Mother was only about 17, and he was maybe about 19 when they became girlfriend and boyfriend. This may have been her first real boyfriend. He probably grew up in the Iron Duff community where mother had always lived.
Maybe they came to know each other at the Davis Chapel Methodist Church where mother attended. Maybe they originally met in grammar school …we will never know.
He wanted to see more of the world than this little mountain farming community, so he joined the U.S. Navy to “see the world,” as was written on the Naval recruiting posters of that time. He began to widen his horizons as the Navy took him to many places, but he did not forget the pretty auburn haired girl that he left in the mountains.
He sent her a naval midi-shirt, which was a blue pullover, trimmed in white and part of his uniform. I can imagine that mother was impressed with this gift, for she had it cut down to her size. Perhaps she did the alterations herself, since at some point in her life she became a skilled seamstress.
Mother had a photograph made of herself in this part of a Navy uniform and sent it to her boyfriend. I’m sure he showed the picture to his buddies, telling them that she was prettier than any girl they had met in any port.
And now the movie changes. Mother had a horse named Dan which she loved to ride. She and some of her friends rode their horses across Utah Mountain, where they came upon some other riders from the nearby Crabtree community.
My dad was one of those riders from Crabtree. They fell in love and subsequently married and had six children. The sailor man had been put aside. Maybe mother sent him a “Dear John” letter, but nevertheless he just became a memory to this busy little housewife and mother.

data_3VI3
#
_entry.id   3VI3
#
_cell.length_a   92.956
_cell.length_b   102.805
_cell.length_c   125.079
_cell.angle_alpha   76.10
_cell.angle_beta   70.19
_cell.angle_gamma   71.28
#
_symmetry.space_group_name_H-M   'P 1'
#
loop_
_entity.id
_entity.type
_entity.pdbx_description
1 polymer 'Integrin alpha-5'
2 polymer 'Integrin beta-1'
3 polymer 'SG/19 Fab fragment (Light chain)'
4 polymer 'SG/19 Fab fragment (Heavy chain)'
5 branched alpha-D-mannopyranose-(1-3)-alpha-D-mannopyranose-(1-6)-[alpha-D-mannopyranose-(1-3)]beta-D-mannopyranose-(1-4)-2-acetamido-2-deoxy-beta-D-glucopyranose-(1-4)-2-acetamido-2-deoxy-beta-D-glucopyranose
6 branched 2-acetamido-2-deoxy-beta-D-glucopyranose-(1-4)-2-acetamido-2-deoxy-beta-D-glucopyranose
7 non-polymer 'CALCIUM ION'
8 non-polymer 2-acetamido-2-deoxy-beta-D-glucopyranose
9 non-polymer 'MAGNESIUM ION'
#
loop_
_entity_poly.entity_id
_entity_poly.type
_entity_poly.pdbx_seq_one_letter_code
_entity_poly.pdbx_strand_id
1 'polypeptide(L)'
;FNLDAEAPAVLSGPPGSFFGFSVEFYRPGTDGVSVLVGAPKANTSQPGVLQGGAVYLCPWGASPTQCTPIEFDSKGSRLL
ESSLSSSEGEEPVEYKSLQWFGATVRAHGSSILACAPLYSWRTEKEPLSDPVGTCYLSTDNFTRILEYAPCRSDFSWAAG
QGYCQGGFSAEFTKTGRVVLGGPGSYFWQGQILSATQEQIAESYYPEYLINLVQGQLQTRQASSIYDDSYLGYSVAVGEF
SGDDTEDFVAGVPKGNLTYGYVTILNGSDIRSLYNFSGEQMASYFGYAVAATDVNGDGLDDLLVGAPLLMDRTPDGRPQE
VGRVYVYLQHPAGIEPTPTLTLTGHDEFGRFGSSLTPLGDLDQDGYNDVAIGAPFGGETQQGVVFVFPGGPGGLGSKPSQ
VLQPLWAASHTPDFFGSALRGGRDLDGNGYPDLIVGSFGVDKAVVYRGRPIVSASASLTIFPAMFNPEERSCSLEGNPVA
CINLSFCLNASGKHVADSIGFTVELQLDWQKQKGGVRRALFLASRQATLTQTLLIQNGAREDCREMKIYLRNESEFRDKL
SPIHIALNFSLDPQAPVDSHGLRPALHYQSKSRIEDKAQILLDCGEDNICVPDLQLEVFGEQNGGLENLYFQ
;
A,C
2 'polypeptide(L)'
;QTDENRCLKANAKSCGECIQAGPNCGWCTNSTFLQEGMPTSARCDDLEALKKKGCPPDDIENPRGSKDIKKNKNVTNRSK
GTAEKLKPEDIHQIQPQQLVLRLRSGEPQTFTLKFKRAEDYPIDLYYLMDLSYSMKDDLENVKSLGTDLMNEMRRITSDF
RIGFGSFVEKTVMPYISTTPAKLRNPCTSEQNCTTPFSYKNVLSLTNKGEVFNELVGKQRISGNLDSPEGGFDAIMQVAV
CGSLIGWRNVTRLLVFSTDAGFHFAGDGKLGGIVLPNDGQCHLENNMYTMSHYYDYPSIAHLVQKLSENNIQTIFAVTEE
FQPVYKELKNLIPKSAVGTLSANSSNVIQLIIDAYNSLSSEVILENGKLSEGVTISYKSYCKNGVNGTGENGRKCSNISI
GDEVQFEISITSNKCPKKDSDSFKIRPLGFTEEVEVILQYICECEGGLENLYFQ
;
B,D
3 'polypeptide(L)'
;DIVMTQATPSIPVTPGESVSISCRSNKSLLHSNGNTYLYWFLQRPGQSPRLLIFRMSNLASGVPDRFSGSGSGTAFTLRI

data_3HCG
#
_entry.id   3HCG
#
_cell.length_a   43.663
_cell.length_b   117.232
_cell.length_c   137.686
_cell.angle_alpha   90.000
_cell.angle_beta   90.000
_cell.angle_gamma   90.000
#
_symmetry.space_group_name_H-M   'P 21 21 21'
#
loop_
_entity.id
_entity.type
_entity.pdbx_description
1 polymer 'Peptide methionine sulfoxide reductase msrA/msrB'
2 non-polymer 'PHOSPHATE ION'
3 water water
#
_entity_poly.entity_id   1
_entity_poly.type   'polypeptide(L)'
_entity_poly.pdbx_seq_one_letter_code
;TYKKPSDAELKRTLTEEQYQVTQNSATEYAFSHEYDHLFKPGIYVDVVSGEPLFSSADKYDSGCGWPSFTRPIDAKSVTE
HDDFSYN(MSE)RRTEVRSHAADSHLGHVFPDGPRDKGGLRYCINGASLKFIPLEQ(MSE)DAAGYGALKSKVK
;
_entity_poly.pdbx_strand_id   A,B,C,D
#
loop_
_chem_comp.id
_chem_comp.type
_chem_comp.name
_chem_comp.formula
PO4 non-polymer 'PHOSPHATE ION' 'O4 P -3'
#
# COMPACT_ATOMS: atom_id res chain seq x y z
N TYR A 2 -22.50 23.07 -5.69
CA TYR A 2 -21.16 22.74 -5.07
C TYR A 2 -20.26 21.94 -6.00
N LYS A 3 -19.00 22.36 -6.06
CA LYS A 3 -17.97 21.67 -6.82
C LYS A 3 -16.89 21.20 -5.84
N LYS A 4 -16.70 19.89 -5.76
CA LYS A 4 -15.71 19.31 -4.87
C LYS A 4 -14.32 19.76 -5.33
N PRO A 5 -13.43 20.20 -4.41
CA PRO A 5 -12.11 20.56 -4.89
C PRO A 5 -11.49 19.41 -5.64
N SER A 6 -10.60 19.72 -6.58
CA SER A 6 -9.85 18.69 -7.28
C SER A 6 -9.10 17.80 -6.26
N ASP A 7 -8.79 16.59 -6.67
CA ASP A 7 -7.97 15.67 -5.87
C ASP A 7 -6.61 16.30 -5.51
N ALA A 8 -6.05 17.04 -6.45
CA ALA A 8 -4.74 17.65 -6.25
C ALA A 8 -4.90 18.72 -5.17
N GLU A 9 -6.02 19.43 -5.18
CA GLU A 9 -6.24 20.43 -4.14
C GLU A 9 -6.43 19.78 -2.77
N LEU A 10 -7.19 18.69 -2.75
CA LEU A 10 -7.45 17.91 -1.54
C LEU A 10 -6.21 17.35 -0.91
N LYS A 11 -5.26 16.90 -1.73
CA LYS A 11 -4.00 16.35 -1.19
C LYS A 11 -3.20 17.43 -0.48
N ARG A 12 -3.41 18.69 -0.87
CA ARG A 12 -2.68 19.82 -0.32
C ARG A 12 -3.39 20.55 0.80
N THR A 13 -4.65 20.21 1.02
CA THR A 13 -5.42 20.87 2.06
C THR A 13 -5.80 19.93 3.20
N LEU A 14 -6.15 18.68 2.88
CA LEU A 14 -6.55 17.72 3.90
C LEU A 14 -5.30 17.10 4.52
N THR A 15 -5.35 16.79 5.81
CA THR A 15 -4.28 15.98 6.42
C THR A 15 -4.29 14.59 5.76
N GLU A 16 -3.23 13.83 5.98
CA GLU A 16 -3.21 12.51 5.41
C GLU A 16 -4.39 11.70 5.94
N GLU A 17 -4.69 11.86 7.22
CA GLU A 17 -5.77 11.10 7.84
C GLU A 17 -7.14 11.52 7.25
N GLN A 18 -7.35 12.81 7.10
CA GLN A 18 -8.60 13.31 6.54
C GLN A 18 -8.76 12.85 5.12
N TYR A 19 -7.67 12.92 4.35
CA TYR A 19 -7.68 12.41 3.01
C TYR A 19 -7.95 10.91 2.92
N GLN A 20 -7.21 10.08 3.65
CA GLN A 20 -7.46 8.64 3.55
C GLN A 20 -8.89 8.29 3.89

Time marches on as mother and dad lived a full life with children, grandchildren and then retirement for dad. Fate became a villain and our father was taken from us after 49 years of marriage to our mother. Mother adjusted to her life as a widow living in a little yellow cottage on Tate Street in Waynesville, North Carolina. She could walk to her First Methodist Church across the street and to her grocery store and to Main Street only a few blocks away.
Her sailor man may have been remembered from time to time, but mother had never heard from him. He had respected her marriage and had never tried to make contact with her…he was only a distant memory.
Not so with the sailor man, he never forgot mother. Maybe he married also and had children and grandchildren, but he apparently kept track of mother from a distance. He must have heard or read of dad’s passing and pulled mother’s photograph from his billfold once again to gaze at her image.
The respectful distance that he had always kept now became a narrow path as he saw Mother walking down Main Street. The sailor man mustered his courage and took this long walk across the street to approach a little lady who was in her seventies and who did not recognize him at first. He introduced himself for, after all, it had been over fifty years and fifty years of living greatly changes everyone.
He told Mother that he had something to give her, and he slowly removed from his billfold the photograph that she had sent him long, long ago. He kissed it with his eyes one last time and handed it to mother, and with heavy heart departed.
Mother told us the story, but I do not know his name. Maybe he was married—we don’t know, but they never reestablished a relationship. So the man who carried her photograph in his billfold for over fifty years must always remain mother’s mystery man.
Note: The badly wrinkled photograph has been restored and color added and is shown with this story.